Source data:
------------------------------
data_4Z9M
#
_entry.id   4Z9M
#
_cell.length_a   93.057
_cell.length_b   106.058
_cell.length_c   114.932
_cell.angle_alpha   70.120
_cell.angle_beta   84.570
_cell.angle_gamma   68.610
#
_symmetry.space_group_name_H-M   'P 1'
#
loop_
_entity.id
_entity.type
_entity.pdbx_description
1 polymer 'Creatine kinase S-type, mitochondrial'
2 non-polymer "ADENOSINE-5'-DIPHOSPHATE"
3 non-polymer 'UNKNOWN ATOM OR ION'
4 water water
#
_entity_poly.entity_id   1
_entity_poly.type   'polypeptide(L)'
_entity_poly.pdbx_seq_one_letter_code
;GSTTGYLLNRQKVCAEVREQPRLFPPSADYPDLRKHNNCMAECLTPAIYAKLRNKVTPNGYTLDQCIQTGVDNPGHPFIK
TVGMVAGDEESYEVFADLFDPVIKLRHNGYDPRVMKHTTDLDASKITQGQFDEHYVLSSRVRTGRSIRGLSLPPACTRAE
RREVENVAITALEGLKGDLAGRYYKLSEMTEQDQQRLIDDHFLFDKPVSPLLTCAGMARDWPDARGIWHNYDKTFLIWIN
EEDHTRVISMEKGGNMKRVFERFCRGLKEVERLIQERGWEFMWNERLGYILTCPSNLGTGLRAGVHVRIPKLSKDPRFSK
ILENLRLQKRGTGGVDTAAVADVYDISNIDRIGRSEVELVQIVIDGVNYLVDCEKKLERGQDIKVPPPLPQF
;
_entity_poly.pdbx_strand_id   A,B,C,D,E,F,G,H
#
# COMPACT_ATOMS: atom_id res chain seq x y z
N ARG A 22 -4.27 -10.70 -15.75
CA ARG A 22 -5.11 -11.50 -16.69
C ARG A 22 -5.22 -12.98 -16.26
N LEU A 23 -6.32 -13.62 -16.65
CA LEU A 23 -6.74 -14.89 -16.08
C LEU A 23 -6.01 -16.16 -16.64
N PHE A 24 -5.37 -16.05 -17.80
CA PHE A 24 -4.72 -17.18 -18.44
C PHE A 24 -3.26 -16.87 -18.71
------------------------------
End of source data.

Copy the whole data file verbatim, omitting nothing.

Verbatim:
data_4Z9M
#
_entry.id   4Z9M
#
_cell.length_a   93.057
_cell.length_b   106.058
_cell.length_c   114.932
_cell.angle_alpha   70.120
_cell.angle_beta   84.570
_cell.angle_gamma   68.610
#
_symmetry.space_group_name_H-M   'P 1'
#
loop_
_entity.id
_entity.type
_entity.pdbx_description
1 polymer 'Creatine kinase S-type, mitochondrial'
2 non-polymer "ADENOSINE-5'-DIPHOSPHATE"
3 non-polymer 'UNKNOWN ATOM OR ION'
4 water water
#
_entity_poly.entity_id   1
_entity_poly.type   'polypeptide(L)'
_entity_poly.pdbx_seq_one_letter_code
;GSTTGYLLNRQKVCAEVREQPRLFPPSADYPDLRKHNNCMAECLTPAIYAKLRNKVTPNGYTLDQCIQTGVDNPGHPFIK
TVGMVAGDEESYEVFADLFDPVIKLRHNGYDPRVMKHTTDLDASKITQGQFDEHYVLSSRVRTGRSIRGLSLPPACTRAE
RREVENVAITALEGLKGDLAGRYYKLSEMTEQDQQRLIDDHFLFDKPVSPLLTCAGMARDWPDARGIWHNYDKTFLIWIN
EEDHTRVISMEKGGNMKRVFERFCRGLKEVERLIQERGWEFMWNERLGYILTCPSNLGTGLRAGVHVRIPKLSKDPRFSK
ILENLRLQKRGTGGVDTAAVADVYDISNIDRIGRSEVELVQIVIDGVNYLVDCEKKLERGQDIKVPPPLPQF
;
_entity_poly.pdbx_strand_id   A,B,C,D,E,F,G,H
#
# COMPACT_ATOMS: atom_id res chain seq x y z
N ARG A 22 -4.27 -10.70 -15.75
CA ARG A 22 -5.11 -11.50 -16.69
C ARG A 22 -5.22 -12.98 -16.26
N LEU A 23 -6.32 -13.62 -16.65
CA LEU A 23 -6.74 -14.89 -16.08
C LEU A 23 -6.01 -16.16 -16.64
N PHE A 24 -5.37 -16.05 -17.80
CA PHE A 24 -4.72 -17.18 -18.44
C PHE A 24 -3.26 -16.87 -18.71